'Help those who helped our troops': Group urges US to expedite removal of eligible Afghans
An Afghan couple living in the Westchester says their family in Afghanistan is in danger and they cannot help them.
It comes as the U.S. paused evacuation flights to the U.S. for Afghans who worked with the U.S. during the war and are in danger of being killed by the Taliban.
The couple, who are calling themselves Ahmad and Meena, did not want to reveal their identities for fear it could put their families in Afghanistan at risk.
Ahmad worked with the U.S. government during the war.
"It was a big risk we were taking to work with them. If the Taliban knew we were supporting them, they would have killed us," he says.
The dangerous work made him eligible for the special immigrant visa, or SIV, which allowed his family to move to White Plains about two years ago.
"We came here and we are safe our lives are safe and we have more possibilities," says Ahmad.
But the exit of U.S. troops and the fall of the Afghanistan government puts their families back home, who are eligible for visas, in imminent danger.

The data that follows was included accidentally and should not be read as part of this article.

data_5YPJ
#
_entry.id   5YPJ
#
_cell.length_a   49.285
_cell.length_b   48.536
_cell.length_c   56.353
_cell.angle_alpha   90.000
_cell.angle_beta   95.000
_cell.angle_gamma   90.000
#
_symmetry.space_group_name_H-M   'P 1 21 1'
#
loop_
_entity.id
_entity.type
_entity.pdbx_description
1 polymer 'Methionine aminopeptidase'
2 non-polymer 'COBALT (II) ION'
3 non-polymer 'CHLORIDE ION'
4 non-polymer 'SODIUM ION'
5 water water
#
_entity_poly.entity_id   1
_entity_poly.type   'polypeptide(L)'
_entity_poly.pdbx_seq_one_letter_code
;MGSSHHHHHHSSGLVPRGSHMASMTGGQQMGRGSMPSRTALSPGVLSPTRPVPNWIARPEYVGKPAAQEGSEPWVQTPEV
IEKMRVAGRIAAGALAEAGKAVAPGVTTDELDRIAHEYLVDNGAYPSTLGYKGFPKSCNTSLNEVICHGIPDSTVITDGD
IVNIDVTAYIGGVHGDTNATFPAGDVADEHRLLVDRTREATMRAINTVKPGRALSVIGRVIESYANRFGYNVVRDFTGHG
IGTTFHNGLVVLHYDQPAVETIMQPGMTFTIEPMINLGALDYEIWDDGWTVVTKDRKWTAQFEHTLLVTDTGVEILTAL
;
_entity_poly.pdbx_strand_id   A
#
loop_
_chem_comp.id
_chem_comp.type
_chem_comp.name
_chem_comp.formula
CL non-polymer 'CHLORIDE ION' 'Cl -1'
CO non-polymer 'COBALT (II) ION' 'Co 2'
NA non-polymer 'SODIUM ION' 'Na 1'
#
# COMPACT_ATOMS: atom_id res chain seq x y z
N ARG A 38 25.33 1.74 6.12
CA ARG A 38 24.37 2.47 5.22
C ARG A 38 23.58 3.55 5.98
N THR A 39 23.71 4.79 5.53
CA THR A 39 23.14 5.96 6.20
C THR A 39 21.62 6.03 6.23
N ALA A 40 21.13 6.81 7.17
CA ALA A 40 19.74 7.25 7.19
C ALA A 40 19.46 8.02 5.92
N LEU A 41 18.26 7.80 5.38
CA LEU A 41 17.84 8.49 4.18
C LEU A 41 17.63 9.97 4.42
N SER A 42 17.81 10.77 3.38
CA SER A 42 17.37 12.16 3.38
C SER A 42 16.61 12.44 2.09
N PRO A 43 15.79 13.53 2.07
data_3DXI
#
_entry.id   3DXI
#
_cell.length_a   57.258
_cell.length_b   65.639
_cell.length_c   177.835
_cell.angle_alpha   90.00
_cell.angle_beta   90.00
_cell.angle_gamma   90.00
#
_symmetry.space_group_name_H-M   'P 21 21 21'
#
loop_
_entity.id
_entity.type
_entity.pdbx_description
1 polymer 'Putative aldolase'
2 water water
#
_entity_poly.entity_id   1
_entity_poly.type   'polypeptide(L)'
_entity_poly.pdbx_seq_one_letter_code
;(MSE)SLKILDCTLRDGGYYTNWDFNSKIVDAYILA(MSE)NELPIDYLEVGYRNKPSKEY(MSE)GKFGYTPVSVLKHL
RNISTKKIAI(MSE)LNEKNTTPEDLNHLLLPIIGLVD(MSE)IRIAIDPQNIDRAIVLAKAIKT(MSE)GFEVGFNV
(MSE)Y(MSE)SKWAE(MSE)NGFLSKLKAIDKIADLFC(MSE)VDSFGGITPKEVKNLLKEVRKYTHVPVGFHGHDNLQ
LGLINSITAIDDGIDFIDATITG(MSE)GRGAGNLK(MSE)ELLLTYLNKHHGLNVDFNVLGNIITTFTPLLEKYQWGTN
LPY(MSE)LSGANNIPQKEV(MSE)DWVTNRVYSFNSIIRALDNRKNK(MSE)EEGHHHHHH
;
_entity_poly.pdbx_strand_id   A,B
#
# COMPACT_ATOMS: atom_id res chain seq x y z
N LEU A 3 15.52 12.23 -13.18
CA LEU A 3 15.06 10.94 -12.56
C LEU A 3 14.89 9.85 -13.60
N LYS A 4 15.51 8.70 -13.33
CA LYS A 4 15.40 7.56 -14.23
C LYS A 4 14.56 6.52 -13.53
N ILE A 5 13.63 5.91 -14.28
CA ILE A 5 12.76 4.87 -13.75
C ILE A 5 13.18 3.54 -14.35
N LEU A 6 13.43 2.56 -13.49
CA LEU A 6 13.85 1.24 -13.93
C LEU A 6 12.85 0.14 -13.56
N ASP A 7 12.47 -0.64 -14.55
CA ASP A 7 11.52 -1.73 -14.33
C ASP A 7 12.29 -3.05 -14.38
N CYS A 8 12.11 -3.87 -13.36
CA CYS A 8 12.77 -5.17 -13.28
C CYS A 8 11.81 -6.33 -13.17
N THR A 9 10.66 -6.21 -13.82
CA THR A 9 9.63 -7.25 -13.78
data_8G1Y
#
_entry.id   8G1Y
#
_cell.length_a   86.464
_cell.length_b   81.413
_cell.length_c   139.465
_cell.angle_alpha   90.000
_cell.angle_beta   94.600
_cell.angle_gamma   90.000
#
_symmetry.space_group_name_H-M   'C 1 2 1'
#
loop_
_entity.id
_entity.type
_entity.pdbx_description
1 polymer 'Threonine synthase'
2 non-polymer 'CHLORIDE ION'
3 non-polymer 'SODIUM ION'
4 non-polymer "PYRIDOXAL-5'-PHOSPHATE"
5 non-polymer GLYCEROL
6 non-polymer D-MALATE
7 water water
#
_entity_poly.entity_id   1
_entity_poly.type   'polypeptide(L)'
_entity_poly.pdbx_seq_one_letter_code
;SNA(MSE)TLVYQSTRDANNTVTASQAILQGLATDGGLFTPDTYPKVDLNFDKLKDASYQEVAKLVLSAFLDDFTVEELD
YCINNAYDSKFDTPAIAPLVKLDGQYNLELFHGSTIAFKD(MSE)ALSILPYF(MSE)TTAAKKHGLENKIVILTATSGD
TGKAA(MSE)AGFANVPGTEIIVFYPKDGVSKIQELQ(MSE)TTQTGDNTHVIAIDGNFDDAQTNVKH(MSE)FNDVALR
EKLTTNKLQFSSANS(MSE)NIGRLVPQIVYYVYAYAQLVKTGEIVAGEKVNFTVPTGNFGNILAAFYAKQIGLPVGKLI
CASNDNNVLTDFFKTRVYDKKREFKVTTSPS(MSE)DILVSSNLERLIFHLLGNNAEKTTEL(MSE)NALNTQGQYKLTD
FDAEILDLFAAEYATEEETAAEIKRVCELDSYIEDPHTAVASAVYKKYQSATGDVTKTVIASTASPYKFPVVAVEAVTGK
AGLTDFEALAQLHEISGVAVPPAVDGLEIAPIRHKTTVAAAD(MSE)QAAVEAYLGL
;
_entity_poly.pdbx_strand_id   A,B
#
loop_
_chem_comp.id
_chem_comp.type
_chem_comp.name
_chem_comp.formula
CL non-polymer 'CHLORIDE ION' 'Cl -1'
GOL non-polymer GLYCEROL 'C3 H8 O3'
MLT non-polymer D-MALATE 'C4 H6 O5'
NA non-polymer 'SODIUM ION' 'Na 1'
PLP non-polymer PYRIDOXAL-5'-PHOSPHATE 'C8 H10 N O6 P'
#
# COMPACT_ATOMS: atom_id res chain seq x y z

Meena says her concern is for her family and friends who are living there.
Kathie O'Callaghan is with Hearts & Homes for Refugees, which is currently resettling one Afghan family and hopes to support two more.
She says volunteers are helping families file paperwork in hopes of being approved for visas, even though channels for their removal break down.
"Seeing the desperate pleas -- 'Please, I am begging you around the corner, they are in my neighborhood, they are going to kill us,'" she says.
She wants the U.S. government to expedite the removal of SIV applicants and their families.
"Help those who helped our troops, who saved their lives," she says.
"We went through a lot of hardships and difficult times to support their mission and now it's time for the U.S. to find a solution," says Ahmad.